Dovahkiin, Dovahkiin, naal ok zin los vahriin. You heard it. The opening to the song, as the anthem of a soaring game blared and while the drums beat in the background, you could feel your own power rising, almost as if you yourself could command the power of voice, that of the Dragonborn that could take over the world.
Skyrim is the game of a generation. The elder scrolls has been a lauded series before it, but Skyrim reached so many more, it became a household name in video games, it was that game that everybody played, that everybody got hooked on. “Oh I was up all night playing Skyrim”, it became that for months. A full two years after its release, and even a time after the final DLC had come out, I would still have the occasional friend come out and say “Yeah I went back to Skyrim, modded my horses into ponies. I played it all weekend.”
Skyrim let people do what they wanted, at their own pace, and anywhere you turned there were rich options to pursue. This is a game, much like Civilization V, where play time was measured in dozens of hours, more often than singles. From the opening sequence you got an introduction to what the game would offer, but you had no idea. Soon you would be going to magical ice universities and casting great spells, or joining the army (one of them) and honing your abilities with a bow.
Oh wait I joined the Thieves Guild, now the Dark Brotherhood, did you know you could go there? Oh my god there’s a city underground. Skyrim is a game of those moments, those awe-inspiring bits of time where you just can’t believe what is happening.
It’s a game of anecdotes. One person will fight off a dragon, then fall into a pit and discover a tomb…naturally full of Draugr. At the end of the tomb as they exit onto the side of a cliff, they realize that they have no idea where they are. Well a waterfall runs by them – might as well jump into it right? Oh wait, that unlocks another quest, one with a bard who wants me to get his instrument back. Where is it? Ah, of course, the other side of the damn continent.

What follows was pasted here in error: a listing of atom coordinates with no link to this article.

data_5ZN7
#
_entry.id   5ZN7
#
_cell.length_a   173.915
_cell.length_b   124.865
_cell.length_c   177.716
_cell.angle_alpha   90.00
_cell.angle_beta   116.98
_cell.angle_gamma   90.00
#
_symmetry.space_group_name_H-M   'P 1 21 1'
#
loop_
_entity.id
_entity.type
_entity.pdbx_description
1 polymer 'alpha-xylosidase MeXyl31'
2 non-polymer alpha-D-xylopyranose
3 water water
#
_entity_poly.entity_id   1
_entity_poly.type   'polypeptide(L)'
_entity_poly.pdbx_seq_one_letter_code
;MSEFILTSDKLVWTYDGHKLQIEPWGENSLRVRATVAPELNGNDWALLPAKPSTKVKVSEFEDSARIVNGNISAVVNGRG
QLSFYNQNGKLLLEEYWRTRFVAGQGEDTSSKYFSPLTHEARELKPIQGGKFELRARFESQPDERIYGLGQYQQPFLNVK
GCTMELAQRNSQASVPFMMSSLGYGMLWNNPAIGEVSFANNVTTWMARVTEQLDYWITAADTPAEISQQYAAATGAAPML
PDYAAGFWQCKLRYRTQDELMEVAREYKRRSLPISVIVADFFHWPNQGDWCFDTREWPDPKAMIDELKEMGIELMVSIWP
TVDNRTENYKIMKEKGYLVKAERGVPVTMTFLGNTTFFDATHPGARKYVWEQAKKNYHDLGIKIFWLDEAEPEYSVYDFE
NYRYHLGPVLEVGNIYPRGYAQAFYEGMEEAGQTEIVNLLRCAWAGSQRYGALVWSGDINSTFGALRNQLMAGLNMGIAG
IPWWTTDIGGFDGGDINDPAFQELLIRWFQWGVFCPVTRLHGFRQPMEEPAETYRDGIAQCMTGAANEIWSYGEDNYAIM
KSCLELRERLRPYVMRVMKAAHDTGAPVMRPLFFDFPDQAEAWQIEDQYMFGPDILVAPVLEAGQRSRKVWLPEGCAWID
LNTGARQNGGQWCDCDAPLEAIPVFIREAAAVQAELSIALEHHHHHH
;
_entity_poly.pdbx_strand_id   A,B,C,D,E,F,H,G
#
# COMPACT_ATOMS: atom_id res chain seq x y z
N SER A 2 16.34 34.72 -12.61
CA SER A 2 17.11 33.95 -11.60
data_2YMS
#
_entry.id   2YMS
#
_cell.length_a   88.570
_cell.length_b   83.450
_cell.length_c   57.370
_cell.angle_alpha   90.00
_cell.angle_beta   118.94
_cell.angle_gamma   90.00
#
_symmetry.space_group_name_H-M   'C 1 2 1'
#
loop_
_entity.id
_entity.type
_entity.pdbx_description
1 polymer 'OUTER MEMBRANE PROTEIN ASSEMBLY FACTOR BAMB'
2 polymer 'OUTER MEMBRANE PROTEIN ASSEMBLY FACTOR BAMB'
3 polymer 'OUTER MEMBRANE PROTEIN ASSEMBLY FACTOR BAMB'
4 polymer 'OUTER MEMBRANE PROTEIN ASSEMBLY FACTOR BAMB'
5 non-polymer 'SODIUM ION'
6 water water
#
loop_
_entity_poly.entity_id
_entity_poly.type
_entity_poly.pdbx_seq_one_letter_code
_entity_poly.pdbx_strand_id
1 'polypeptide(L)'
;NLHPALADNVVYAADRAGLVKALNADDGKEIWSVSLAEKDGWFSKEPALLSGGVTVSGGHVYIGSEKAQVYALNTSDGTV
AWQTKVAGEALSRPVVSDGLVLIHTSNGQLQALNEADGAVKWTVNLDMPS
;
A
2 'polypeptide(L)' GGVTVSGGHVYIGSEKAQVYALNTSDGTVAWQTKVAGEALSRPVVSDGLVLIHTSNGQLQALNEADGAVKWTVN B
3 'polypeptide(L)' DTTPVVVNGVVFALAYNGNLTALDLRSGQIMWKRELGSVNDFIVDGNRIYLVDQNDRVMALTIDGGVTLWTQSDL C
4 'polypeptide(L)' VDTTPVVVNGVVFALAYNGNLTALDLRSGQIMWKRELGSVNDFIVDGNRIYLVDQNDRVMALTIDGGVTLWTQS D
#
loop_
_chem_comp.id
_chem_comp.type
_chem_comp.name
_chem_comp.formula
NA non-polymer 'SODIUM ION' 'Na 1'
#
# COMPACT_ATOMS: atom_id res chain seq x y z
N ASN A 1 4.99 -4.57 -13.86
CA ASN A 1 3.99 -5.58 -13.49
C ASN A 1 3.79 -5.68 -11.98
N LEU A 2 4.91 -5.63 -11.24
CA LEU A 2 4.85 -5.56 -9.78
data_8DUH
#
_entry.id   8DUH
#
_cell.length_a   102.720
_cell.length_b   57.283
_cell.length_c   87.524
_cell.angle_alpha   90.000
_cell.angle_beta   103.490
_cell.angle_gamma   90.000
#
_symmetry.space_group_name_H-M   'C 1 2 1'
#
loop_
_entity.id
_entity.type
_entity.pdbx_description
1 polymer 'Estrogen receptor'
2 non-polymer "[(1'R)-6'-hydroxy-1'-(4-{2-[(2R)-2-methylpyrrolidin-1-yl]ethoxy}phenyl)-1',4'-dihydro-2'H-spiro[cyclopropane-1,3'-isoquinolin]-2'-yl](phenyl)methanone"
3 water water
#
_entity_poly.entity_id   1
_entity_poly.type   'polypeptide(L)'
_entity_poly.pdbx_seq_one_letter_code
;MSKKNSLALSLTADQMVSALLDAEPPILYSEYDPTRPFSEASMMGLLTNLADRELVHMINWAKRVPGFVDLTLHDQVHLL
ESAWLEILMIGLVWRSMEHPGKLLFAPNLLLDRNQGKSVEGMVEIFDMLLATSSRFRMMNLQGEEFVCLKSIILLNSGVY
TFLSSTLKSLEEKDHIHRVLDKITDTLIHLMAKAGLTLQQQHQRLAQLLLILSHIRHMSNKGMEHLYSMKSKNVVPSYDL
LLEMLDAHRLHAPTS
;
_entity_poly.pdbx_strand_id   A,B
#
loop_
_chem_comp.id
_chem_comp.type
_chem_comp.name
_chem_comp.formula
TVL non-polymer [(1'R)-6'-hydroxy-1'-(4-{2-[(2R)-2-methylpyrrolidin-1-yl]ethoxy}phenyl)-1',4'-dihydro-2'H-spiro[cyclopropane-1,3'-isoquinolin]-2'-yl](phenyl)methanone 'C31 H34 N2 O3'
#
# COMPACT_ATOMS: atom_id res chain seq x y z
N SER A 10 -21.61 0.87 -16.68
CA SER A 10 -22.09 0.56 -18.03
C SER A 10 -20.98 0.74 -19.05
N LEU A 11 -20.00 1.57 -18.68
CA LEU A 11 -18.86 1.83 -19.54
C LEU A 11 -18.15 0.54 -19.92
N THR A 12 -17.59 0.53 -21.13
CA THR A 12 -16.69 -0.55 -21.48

Skyrim isn’t meant for short impressions articles, but one thing that really impressed me was the variety and depth in all the environments. One city would have it’s own architecture, climate, culture, racist tendencies, biases against me or magic maybe. It was everything a world should be – fleshed out, visceral, and real.
I’m not saying it was perfect. Oh, you could laugh at the wooden facial animations, or the guard dialogue that repeated everywhere you went, or how you could jump on a rock to keep a bear from being able to kill you, but these are small problems in an exceptional experience, both in quality and in the breadth and size. It’s a game that I legitimately loved going back to, and it had enough quests that, even if 40% of them were repetitive, the others were unique, engaging, and took sixty full hours to complete. It was and remains a spectacle of content.
Back to an anecdote, since this is an impressions piece, I feel obliged. One of my favorite experiences of Skyrim was exploring the dwarven architecture and tunnels. The whirring machinery and the inventive robots were a delight, and the city they eventually led to in all its glory was certainly worth the trek and the annoying bothersome Falmer. Anyway, one time I was passing between what I thought were two Dwarven statues, continuing on down the path and looking at the next door I’ll go through. Then I hear clanking and a hissing noise, and turn around to find the two gigantic statues charging me, arms raised to knock me to the ground.
I died that time, I thought it was worth it.
This is the best game ever,